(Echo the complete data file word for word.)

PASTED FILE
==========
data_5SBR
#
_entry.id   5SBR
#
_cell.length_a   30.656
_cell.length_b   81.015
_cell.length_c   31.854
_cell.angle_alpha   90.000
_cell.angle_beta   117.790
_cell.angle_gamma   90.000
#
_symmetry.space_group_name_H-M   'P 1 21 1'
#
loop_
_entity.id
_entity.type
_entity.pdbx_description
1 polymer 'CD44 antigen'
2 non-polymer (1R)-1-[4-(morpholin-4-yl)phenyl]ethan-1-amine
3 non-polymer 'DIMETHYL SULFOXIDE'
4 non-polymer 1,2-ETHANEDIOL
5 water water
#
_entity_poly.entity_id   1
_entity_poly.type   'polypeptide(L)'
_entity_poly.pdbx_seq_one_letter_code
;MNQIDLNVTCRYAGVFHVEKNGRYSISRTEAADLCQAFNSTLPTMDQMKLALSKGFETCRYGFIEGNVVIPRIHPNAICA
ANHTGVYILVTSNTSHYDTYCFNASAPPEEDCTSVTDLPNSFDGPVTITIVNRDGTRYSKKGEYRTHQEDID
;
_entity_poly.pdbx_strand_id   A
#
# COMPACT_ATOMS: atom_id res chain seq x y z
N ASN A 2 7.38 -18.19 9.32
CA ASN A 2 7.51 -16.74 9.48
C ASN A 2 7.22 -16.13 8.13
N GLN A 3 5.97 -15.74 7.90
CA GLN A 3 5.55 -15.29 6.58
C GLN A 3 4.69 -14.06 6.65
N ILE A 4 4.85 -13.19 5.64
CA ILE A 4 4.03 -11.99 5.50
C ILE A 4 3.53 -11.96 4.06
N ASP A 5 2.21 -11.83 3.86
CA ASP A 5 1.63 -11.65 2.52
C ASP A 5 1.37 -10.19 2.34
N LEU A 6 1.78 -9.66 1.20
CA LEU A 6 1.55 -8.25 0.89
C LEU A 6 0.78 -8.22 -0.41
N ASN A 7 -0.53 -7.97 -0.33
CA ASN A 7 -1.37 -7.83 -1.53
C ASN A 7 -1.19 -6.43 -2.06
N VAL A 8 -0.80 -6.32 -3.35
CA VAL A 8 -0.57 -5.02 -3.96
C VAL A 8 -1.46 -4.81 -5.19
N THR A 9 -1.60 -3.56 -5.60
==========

data_5SBR
#
_entry.id   5SBR
#
_cell.length_a   30.656
_cell.length_b   81.015
_cell.length_c   31.854
_cell.angle_alpha   90.000
_cell.angle_beta   117.790
_cell.angle_gamma   90.000
#
_symmetry.space_group_name_H-M   'P 1 21 1'
#
loop_
_entity.id
_entity.type
_entity.pdbx_description
1 polymer 'CD44 antigen'
2 non-polymer (1R)-1-[4-(morpholin-4-yl)phenyl]ethan-1-amine
3 non-polymer 'DIMETHYL SULFOXIDE'
4 non-polymer 1,2-ETHANEDIOL
5 water water
#
_entity_poly.entity_id   1
_entity_poly.type   'polypeptide(L)'
_entity_poly.pdbx_seq_one_letter_code
;MNQIDLNVTCRYAGVFHVEKNGRYSISRTEAADLCQAFNSTLPTMDQMKLALSKGFETCRYGFIEGNVVIPRIHPNAICA
ANHTGVYILVTSNTSHYDTYCFNASAPPEEDCTSVTDLPNSFDGPVTITIVNRDGTRYSKKGEYRTHQEDID
;
_entity_poly.pdbx_strand_id   A
#
# COMPACT_ATOMS: atom_id res chain seq x y z
N ASN A 2 7.38 -18.19 9.32
CA ASN A 2 7.51 -16.74 9.48
C ASN A 2 7.22 -16.13 8.13
N GLN A 3 5.97 -15.74 7.90
CA GLN A 3 5.55 -15.29 6.58
C GLN A 3 4.69 -14.06 6.65
N ILE A 4 4.85 -13.19 5.64
CA ILE A 4 4.03 -11.99 5.50
C ILE A 4 3.53 -11.96 4.06
N ASP A 5 2.21 -11.83 3.86
CA ASP A 5 1.63 -11.65 2.52
C ASP A 5 1.37 -10.19 2.34
N LEU A 6 1.78 -9.66 1.20
CA LEU A 6 1.55 -8.25 0.89
C LEU A 6 0.78 -8.22 -0.41
N ASN A 7 -0.53 -7.97 -0.33
CA ASN A 7 -1.37 -7.83 -1.53
C ASN A 7 -1.19 -6.43 -2.06
N VAL A 8 -0.80 -6.32 -3.35
CA VAL A 8 -0.57 -5.02 -3.96
C VAL A 8 -1.46 -4.81 -5.19
N THR A 9 -1.60 -3.56 -5.60